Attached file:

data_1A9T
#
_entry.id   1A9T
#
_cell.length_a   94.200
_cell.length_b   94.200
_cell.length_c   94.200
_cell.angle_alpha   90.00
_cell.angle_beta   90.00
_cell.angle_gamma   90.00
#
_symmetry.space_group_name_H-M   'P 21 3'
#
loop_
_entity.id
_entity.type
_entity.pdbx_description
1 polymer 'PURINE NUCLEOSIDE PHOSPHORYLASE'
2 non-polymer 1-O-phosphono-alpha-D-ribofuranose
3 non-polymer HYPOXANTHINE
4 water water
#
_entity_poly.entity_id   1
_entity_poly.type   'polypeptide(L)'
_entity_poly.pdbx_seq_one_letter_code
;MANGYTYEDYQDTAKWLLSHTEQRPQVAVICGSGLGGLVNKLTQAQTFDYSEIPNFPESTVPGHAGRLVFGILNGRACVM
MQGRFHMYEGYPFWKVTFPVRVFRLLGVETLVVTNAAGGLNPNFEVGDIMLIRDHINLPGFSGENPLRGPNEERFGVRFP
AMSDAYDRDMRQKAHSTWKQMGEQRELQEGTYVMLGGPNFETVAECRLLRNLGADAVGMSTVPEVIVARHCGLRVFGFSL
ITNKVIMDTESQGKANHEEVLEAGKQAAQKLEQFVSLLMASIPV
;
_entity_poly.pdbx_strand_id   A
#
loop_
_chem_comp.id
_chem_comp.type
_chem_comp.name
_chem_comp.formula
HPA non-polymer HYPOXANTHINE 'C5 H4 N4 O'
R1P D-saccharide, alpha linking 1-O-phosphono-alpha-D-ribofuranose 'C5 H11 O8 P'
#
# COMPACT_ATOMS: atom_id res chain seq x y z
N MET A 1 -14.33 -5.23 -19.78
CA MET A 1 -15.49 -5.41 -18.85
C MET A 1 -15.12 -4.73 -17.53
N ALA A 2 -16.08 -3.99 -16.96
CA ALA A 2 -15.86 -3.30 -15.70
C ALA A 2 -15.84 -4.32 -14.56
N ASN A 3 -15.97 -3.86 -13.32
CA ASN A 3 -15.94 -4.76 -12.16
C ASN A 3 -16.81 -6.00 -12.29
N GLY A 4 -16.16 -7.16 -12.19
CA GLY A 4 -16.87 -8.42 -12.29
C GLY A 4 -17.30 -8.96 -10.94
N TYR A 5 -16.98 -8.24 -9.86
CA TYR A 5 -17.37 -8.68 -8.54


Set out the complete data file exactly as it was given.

data_1A9T
#
_entry.id   1A9T
#
_cell.length_a   94.200
_cell.length_b   94.200
_cell.length_c   94.200
_cell.angle_alpha   90.00
_cell.angle_beta   90.00
_cell.angle_gamma   90.00
#
_symmetry.space_group_name_H-M   'P 21 3'
#
loop_
_entity.id
_entity.type
_entity.pdbx_description
1 polymer 'PURINE NUCLEOSIDE PHOSPHORYLASE'
2 non-polymer 1-O-phosphono-alpha-D-ribofuranose
3 non-polymer HYPOXANTHINE
4 water water
#
_entity_poly.entity_id   1
_entity_poly.type   'polypeptide(L)'
_entity_poly.pdbx_seq_one_letter_code
;MANGYTYEDYQDTAKWLLSHTEQRPQVAVICGSGLGGLVNKLTQAQTFDYSEIPNFPESTVPGHAGRLVFGILNGRACVM
MQGRFHMYEGYPFWKVTFPVRVFRLLGVETLVVTNAAGGLNPNFEVGDIMLIRDHINLPGFSGENPLRGPNEERFGVRFP
AMSDAYDRDMRQKAHSTWKQMGEQRELQEGTYVMLGGPNFETVAECRLLRNLGADAVGMSTVPEVIVARHCGLRVFGFSL
ITNKVIMDTESQGKANHEEVLEAGKQAAQKLEQFVSLLMASIPV
;
_entity_poly.pdbx_strand_id   A
#
loop_
_chem_comp.id
_chem_comp.type
_chem_comp.name
_chem_comp.formula
HPA non-polymer HYPOXANTHINE 'C5 H4 N4 O'
R1P D-saccharide, alpha linking 1-O-phosphono-alpha-D-ribofuranose 'C5 H11 O8 P'
#
# COMPACT_ATOMS: atom_id res chain seq x y z
N MET A 1 -14.33 -5.23 -19.78
CA MET A 1 -15.49 -5.41 -18.85
C MET A 1 -15.12 -4.73 -17.53
N ALA A 2 -16.08 -3.99 -16.96
CA ALA A 2 -15.86 -3.30 -15.70
C ALA A 2 -15.84 -4.32 -14.56
N ASN A 3 -15.97 -3.86 -13.32
CA ASN A 3 -15.94 -4.76 -12.16
C ASN A 3 -16.81 -6.00 -12.29
N GLY A 4 -16.16 -7.16 -12.19
CA GLY A 4 -16.87 -8.42 -12.29
C GLY A 4 -17.30 -8.96 -10.94
N TYR A 5 -16.98 -8.24 -9.86
CA TYR A 5 -17.37 -8.68 -8.54